Research whitepaper shows companies using more unlicensed Windows software are at greater risk

Today Microsoft is posting a commissioned study conducted by The Harrison Group to determine whether there is a high correlation between the presence of unlicensed software in mid-market companies and IT related problems those companies might face. Not surprisingly companies that have more counterfeit software in their environment tend to have more IT related problems.

Specifically, the research explores the differences between mid-market companies (organizations with greater than 24 PCs and less than 500 PCs) that are committed to using genuine, fully-licensed software to those that allow unlicensed software to play a role in their firm. The research also explores the differences in IT system failure rates, IT spending, perceived risks of counterfeit software, and fundamental company success measurements.

To capture a strong cross-section of large markets, the researchers evaluated companies in the United States, the United Kingdom, China, and Brazil. Each are equally represented in the whitepaper. The findings outlined are consistent across the emerging and developed markets tested. To qualify as a fully-licensed company, all or nearly all of the PCs and Microsoft Windows software needed to be genuine and licensed. It is important to note that most unlicensed mid-market companies own and often use genuine, properly licensed software, but may not manage their IT buying practices closely enough to avoid being under-licensed.

There were three primary findings:

Companies less committed to using genuine software are much more likely to have system failures, leading to lost critical data and employee downtime. The biggest difference between companies that are committed to using genuine software and those that aren't relates to loss of sensitive data and critical system failures that impact more employees and customers. In addition to the larger likelihood of system failures, companies using unlicensed software also experience system failures more often.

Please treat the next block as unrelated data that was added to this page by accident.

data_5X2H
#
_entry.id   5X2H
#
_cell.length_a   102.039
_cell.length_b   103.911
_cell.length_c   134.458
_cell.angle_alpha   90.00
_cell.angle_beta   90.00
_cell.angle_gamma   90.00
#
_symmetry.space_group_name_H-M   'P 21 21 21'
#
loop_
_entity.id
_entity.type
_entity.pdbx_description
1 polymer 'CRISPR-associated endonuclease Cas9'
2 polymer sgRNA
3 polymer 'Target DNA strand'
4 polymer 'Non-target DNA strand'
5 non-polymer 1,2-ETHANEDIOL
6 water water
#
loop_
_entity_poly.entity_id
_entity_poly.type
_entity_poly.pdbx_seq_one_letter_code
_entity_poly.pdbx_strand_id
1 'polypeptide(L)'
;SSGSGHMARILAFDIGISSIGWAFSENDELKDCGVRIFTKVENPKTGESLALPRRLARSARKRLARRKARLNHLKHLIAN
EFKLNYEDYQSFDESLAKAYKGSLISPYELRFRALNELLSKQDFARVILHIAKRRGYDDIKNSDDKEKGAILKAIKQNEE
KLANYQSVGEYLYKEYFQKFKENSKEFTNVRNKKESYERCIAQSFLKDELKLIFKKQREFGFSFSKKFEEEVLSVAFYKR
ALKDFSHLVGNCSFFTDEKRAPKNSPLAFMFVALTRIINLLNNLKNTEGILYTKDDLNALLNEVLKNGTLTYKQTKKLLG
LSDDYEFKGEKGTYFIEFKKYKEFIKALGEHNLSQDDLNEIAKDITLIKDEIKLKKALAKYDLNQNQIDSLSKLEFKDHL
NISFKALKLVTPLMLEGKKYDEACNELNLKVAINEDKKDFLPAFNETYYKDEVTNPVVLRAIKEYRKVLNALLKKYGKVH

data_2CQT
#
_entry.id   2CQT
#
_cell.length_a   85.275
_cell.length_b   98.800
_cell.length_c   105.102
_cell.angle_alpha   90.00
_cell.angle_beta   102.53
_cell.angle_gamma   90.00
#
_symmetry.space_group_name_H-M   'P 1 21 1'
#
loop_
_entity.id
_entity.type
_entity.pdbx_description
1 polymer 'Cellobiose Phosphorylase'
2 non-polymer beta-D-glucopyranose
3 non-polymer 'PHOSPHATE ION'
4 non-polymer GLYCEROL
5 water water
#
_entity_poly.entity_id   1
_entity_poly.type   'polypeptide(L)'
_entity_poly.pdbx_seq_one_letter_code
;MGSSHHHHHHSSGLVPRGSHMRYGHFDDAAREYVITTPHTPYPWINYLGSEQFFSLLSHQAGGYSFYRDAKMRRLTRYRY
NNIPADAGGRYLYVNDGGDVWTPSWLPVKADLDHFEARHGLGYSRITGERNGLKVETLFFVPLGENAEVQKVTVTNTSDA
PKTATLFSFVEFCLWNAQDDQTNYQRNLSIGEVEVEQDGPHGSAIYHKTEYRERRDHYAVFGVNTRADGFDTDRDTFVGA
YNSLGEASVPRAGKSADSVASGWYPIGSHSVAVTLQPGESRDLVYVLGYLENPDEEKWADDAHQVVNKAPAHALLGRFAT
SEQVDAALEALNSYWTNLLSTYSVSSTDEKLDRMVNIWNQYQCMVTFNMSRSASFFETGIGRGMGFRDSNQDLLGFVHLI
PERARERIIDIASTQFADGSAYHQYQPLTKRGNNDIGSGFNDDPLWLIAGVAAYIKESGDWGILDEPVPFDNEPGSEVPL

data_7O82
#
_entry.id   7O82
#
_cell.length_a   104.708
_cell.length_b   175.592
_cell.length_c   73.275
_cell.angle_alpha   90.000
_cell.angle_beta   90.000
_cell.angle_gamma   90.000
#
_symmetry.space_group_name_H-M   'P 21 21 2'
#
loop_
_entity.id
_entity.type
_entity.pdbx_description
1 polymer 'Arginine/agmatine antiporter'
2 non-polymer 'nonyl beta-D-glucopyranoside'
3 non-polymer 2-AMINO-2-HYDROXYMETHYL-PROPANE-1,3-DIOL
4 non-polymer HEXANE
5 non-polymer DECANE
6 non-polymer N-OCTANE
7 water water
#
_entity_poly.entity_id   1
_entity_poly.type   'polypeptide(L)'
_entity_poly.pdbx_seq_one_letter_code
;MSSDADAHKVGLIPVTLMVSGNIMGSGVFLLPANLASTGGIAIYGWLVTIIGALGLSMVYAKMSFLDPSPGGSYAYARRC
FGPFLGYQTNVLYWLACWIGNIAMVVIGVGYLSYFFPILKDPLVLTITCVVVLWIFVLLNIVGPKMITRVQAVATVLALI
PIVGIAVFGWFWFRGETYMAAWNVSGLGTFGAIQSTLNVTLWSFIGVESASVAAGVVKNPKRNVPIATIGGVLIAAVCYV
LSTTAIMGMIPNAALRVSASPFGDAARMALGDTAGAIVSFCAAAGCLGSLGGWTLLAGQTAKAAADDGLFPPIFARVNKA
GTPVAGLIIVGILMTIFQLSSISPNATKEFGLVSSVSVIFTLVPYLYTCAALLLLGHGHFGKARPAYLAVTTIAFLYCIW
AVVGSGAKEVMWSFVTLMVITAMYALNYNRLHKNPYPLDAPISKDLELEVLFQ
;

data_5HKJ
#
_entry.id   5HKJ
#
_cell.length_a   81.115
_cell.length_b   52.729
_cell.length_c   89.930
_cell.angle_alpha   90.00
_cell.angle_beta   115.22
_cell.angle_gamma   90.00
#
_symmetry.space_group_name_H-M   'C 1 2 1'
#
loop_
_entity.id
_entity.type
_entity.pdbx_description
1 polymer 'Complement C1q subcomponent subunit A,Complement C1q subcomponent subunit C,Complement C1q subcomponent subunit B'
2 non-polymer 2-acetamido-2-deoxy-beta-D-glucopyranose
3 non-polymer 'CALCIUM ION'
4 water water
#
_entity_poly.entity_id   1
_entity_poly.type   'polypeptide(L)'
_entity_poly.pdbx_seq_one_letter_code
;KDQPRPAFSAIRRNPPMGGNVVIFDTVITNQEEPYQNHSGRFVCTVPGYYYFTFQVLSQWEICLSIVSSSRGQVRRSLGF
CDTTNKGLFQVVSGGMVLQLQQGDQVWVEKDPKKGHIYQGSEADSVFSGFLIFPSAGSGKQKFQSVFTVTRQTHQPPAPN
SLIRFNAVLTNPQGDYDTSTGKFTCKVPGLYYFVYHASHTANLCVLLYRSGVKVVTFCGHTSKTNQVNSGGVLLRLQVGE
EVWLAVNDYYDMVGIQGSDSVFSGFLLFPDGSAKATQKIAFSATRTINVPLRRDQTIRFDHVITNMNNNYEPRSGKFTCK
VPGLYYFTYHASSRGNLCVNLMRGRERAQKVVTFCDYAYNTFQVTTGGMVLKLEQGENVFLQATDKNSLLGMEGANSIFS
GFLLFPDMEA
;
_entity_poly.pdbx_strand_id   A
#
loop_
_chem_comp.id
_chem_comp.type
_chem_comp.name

Businesses using fully licensed software report they're growing faster, are more profitable, and are more likely to be leaders in their market as opposed to those using a mix of genuine and unlicensed software. Requiring the use of fully licensed software would appear to be one of the building blocks of a successful business. The rest of the company can't perform to capacity if underlying IT systems are not operating as expected. In addition, the findings show employees at companies not using fully licensed software are more likely to be concerned about their workplace, including taking less pride in the company they work for.

Using only fully licensed software doesn't result in higher IT costs for a business. Spending for both IT and software on the basis of a percentage of business revenue is identical for companies that use fully-licensed software and companies that use unlicensed software. This is most likely related to two major factors. First, failures are more likely to occur in unlicensed environments, driving up costs. Second, in both fully-licensed and unlicensed environments, IT spending generally accounts for a small percentage of total company budget. Ultimately, there is no evidence here suggesting using unlicensed software adds to the bottom line; however, there is plenty of evidence of incremental risk.

To learn more about the full results of the study, download the whitepaper here.